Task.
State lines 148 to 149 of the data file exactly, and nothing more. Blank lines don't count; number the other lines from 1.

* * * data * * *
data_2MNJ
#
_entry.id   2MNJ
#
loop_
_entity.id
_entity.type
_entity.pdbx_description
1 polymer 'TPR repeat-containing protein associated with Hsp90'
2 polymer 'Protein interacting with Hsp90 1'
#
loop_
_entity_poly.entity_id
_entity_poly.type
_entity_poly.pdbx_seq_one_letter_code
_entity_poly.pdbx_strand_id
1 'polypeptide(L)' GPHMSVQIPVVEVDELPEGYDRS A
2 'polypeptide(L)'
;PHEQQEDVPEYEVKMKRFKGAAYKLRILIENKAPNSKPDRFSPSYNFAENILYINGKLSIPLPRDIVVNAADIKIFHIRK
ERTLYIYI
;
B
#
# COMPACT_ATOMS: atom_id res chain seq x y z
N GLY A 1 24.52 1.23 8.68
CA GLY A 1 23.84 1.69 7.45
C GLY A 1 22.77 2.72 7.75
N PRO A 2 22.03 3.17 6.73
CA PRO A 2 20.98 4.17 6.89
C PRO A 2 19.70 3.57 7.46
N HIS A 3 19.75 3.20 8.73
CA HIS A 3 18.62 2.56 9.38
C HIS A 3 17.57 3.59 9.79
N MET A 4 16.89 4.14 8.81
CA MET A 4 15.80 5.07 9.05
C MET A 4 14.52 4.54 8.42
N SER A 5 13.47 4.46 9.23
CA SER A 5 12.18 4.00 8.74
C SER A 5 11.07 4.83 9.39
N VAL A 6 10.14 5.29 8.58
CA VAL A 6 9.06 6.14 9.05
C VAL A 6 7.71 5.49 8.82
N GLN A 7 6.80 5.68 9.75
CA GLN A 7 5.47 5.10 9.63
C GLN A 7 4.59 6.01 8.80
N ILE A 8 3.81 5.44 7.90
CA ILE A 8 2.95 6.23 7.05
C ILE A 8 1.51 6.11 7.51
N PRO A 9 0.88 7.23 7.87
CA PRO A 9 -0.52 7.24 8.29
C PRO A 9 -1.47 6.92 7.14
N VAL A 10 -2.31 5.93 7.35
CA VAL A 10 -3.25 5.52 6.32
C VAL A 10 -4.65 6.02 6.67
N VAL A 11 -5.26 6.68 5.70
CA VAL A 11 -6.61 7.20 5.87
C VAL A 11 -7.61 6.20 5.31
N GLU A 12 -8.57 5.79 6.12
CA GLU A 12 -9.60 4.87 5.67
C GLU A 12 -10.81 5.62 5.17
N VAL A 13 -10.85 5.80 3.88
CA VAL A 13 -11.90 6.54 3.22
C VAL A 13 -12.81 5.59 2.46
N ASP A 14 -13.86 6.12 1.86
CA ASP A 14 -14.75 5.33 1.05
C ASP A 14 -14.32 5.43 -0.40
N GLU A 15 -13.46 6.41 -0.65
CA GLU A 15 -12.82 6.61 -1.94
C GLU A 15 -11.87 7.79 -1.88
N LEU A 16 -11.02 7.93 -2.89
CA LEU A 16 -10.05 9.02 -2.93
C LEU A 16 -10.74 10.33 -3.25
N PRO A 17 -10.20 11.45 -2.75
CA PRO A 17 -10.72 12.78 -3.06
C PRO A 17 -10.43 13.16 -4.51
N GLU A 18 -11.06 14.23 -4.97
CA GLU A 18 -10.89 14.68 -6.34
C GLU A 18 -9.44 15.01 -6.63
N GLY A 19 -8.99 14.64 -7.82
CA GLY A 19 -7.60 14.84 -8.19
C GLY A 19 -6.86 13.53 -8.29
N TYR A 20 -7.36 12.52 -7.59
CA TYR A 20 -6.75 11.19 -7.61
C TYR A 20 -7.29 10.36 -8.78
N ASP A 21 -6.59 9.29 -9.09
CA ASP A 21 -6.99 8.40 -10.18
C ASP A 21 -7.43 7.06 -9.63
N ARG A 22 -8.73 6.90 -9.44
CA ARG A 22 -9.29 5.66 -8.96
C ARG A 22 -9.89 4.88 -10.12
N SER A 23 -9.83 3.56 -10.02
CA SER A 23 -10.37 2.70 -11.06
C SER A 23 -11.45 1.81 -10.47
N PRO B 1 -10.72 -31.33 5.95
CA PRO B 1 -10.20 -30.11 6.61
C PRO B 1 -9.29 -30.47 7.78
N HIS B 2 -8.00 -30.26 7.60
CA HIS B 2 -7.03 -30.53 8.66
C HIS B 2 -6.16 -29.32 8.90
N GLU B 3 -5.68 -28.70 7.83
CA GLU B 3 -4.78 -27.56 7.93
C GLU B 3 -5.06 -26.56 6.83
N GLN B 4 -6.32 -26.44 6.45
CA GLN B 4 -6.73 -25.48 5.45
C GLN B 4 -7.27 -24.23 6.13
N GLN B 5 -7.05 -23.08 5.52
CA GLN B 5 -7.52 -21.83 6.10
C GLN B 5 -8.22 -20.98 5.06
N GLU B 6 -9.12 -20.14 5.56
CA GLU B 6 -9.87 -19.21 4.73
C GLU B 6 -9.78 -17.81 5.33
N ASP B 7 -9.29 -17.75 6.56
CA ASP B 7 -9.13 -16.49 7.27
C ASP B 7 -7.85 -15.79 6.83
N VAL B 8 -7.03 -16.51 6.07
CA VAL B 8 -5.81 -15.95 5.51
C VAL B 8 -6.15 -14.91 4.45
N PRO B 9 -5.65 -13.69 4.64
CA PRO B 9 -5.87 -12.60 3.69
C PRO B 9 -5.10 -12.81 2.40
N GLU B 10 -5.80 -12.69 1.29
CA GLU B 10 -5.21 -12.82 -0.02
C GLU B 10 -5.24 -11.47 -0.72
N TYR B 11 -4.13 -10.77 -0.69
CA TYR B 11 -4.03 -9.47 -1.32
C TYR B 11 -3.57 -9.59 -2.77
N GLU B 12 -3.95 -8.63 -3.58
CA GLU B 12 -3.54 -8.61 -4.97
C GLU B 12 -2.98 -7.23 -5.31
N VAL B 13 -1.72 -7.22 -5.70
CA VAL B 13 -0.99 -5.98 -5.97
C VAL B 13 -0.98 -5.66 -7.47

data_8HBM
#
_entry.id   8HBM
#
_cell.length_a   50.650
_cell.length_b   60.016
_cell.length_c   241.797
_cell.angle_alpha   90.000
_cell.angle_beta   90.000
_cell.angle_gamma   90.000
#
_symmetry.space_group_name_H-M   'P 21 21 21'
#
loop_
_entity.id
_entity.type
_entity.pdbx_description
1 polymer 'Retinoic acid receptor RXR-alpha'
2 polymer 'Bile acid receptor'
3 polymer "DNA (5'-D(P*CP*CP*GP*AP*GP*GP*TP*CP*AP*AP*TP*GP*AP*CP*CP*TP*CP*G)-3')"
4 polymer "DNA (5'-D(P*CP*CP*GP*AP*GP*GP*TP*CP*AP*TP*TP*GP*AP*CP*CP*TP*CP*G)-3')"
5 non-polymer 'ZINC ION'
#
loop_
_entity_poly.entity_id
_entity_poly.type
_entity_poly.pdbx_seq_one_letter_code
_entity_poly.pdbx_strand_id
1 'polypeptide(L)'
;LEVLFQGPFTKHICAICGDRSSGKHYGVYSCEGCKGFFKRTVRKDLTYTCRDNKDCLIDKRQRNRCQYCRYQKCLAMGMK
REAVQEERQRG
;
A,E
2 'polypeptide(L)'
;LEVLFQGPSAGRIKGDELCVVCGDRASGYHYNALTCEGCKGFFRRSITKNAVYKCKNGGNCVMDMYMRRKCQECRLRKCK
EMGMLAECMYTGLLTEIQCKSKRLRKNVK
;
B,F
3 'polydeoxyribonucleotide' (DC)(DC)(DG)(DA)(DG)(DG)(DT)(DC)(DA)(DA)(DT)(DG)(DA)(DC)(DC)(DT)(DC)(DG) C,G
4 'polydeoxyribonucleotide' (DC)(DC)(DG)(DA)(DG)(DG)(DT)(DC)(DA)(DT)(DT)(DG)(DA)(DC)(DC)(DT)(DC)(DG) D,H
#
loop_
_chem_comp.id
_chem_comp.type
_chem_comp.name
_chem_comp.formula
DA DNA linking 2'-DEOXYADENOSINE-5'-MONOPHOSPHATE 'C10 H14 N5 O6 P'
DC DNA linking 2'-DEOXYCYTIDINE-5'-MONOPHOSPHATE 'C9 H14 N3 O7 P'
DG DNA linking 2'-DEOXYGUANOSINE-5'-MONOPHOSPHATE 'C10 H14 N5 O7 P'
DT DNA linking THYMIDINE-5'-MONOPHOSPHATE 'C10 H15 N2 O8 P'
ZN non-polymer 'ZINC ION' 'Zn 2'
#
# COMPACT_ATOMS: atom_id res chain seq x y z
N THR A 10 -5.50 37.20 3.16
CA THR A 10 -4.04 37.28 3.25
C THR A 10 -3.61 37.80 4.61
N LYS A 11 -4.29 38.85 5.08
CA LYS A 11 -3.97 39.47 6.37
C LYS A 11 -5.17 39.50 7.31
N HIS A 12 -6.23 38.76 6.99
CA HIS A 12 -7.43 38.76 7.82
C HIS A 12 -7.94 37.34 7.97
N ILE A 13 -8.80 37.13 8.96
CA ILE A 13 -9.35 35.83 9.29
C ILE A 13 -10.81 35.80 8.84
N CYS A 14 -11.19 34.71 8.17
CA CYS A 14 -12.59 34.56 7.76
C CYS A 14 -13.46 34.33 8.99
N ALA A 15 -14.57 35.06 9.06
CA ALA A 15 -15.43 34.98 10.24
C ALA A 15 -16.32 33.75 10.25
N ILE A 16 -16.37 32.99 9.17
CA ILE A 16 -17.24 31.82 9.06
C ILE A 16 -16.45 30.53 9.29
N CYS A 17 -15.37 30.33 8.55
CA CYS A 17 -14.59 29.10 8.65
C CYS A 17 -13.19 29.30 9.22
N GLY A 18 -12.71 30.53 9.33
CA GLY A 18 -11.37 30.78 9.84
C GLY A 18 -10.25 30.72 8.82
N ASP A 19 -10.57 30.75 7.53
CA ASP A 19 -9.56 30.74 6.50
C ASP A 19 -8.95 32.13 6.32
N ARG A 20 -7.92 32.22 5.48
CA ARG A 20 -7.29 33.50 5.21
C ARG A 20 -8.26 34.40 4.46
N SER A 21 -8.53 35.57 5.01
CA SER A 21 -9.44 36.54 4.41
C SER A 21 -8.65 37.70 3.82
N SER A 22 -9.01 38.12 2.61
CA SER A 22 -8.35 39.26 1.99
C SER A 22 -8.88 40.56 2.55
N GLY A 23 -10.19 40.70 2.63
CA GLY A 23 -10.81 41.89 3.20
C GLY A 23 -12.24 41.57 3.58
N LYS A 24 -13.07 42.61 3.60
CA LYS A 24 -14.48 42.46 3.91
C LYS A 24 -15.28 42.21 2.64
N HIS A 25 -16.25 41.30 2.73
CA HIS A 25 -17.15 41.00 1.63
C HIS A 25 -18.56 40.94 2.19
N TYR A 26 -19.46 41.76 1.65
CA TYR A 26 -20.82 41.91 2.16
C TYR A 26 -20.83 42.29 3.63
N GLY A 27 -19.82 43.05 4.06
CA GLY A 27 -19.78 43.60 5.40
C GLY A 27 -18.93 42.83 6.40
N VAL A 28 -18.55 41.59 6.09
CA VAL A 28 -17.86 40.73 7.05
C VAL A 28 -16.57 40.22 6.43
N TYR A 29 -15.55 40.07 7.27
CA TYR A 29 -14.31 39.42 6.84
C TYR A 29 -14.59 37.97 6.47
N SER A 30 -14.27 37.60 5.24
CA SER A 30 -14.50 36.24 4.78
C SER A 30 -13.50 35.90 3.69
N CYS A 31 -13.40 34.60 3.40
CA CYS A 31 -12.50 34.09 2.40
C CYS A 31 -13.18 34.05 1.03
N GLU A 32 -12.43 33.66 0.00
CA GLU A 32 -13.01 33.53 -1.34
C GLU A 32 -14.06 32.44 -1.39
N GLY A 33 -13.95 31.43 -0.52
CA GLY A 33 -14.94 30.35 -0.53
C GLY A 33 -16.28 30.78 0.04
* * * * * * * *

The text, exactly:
_entity.type
_entity.pdbx_description